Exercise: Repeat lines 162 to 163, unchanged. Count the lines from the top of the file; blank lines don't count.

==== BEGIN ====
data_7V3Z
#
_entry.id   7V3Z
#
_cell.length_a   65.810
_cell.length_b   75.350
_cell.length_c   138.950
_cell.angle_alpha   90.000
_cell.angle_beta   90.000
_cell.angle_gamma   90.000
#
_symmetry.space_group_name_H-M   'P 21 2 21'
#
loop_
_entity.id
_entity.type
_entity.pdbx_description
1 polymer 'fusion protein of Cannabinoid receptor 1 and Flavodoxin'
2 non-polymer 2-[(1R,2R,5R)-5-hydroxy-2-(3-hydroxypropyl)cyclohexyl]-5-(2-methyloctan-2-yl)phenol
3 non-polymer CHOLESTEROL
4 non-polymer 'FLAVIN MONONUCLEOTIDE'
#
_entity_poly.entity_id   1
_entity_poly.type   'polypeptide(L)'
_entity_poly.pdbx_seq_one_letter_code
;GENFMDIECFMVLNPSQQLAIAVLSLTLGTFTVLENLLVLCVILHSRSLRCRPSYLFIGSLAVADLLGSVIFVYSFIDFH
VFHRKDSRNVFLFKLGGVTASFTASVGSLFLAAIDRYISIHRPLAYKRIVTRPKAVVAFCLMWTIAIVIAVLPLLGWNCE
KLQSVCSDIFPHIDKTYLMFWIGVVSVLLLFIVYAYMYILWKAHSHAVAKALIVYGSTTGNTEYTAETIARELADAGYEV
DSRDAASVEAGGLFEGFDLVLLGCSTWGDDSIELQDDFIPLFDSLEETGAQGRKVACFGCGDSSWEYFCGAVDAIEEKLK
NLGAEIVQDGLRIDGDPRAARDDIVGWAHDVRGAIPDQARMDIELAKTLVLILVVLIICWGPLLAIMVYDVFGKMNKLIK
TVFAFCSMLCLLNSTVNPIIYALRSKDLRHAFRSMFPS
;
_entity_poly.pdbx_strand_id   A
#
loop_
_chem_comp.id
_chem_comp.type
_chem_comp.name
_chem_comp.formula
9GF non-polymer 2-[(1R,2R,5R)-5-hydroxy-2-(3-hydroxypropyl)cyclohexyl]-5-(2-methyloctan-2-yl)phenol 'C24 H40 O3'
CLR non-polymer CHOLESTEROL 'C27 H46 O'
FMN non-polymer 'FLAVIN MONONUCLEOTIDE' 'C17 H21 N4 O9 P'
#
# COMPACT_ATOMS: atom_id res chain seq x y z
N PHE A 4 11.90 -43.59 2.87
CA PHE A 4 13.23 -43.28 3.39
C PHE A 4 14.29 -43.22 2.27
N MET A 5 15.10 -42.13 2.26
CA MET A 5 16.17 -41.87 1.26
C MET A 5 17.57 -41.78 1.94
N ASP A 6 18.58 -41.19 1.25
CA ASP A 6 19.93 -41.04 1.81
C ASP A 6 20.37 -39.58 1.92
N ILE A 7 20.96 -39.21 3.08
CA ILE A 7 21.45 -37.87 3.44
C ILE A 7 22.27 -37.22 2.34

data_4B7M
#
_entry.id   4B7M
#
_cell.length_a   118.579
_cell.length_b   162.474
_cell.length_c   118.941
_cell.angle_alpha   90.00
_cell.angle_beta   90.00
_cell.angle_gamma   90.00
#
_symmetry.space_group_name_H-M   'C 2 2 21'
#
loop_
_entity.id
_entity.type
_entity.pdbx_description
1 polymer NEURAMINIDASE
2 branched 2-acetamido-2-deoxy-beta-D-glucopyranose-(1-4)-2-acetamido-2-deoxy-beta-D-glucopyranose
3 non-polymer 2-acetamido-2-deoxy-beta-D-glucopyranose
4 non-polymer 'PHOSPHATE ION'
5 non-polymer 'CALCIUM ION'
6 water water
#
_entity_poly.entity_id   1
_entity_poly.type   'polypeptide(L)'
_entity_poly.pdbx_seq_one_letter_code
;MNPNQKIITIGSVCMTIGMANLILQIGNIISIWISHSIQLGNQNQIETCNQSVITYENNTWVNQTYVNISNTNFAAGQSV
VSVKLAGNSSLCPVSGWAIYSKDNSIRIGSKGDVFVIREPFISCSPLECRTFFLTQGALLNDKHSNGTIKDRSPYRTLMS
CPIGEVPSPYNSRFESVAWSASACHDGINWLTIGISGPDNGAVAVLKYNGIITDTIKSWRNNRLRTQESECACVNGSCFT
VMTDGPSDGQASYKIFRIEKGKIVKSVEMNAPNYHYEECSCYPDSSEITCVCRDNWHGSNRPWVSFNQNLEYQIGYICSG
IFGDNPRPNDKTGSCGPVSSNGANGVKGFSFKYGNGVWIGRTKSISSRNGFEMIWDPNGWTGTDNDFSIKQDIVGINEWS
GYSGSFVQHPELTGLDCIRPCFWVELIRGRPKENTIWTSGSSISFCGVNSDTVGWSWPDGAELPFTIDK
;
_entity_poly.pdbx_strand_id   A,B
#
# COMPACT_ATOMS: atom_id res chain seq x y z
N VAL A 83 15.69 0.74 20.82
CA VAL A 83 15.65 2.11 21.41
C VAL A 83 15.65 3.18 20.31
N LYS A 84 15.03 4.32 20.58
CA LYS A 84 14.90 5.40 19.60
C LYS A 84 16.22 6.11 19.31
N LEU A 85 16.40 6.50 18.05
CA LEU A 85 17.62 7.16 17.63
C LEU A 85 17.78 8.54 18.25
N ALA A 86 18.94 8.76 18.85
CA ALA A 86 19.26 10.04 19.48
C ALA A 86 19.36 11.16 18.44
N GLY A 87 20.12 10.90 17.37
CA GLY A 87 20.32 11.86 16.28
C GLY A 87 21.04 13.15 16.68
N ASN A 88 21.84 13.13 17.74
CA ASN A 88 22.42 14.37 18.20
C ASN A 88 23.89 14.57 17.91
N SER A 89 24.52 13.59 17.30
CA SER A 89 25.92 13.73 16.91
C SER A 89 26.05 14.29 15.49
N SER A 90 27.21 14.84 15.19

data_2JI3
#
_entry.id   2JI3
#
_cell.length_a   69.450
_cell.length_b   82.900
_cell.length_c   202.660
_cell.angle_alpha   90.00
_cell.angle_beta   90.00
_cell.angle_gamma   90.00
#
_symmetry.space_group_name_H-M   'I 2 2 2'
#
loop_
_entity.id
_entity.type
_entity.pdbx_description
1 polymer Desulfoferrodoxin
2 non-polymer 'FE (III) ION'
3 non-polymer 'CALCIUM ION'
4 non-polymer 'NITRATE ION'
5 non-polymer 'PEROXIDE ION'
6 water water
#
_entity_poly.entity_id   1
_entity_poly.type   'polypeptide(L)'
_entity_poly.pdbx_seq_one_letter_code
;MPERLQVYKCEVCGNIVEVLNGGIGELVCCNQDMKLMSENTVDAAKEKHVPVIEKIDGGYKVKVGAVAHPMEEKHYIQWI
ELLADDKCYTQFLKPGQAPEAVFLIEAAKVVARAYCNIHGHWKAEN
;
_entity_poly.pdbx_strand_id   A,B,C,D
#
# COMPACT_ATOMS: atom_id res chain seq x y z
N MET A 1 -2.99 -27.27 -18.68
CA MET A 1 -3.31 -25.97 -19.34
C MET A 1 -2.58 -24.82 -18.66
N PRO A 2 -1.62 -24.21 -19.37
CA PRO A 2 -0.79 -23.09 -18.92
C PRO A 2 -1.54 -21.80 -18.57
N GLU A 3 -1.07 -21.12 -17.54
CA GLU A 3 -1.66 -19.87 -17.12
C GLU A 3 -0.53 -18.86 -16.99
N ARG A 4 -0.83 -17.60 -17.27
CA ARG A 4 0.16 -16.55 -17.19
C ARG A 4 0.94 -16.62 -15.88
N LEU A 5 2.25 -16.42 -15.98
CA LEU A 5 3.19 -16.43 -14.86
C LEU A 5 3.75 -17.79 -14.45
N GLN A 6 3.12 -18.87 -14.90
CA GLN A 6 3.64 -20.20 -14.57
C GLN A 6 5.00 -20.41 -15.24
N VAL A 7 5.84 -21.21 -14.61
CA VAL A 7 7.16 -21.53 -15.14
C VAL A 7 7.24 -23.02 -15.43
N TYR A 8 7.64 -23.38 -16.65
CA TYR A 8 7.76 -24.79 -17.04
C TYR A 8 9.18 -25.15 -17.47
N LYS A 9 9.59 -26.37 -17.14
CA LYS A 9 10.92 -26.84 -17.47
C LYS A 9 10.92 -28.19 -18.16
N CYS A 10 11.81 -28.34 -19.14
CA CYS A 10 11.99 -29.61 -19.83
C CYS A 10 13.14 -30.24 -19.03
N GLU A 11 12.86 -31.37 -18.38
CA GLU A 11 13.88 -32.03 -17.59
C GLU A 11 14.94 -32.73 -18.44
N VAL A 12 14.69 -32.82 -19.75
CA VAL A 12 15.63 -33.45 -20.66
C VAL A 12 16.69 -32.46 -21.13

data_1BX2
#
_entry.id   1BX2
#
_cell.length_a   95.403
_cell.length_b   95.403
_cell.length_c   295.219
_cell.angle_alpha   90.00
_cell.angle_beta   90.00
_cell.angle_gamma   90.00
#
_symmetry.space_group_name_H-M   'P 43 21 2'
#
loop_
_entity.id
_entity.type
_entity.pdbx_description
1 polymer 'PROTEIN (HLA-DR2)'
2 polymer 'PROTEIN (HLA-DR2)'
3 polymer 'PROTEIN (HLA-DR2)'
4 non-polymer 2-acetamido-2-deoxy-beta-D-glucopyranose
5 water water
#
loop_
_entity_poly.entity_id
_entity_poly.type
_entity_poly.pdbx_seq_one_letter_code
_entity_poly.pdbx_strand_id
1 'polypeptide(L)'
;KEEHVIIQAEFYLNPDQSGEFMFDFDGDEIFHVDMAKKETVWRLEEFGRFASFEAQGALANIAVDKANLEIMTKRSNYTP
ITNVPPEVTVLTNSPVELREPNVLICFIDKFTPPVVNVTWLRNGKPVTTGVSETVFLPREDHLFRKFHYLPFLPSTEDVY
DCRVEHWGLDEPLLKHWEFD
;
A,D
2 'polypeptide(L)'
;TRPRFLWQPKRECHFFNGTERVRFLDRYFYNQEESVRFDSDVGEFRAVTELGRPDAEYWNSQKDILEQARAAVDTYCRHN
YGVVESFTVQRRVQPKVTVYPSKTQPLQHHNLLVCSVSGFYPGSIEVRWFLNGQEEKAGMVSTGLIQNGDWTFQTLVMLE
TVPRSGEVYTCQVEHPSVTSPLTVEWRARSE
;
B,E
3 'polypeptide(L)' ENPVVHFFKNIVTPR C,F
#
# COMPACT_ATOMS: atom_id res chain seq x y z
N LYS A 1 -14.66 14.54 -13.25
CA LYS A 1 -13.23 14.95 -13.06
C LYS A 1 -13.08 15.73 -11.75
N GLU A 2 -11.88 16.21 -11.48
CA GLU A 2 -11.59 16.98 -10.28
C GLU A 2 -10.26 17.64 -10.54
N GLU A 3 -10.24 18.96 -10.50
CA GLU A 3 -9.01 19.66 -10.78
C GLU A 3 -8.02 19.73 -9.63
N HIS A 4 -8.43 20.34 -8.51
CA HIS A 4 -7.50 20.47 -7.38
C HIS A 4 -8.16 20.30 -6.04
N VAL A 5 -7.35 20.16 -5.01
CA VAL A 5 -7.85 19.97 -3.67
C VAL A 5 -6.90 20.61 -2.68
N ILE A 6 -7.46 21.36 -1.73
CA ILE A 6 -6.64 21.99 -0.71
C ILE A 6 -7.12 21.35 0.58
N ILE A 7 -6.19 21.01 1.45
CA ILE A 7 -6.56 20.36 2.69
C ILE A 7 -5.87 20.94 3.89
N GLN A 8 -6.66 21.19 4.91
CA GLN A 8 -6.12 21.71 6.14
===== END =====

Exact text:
CA LEU A 5 3.19 -16.43 -14.86
C LEU A 5 3.75 -17.79 -14.45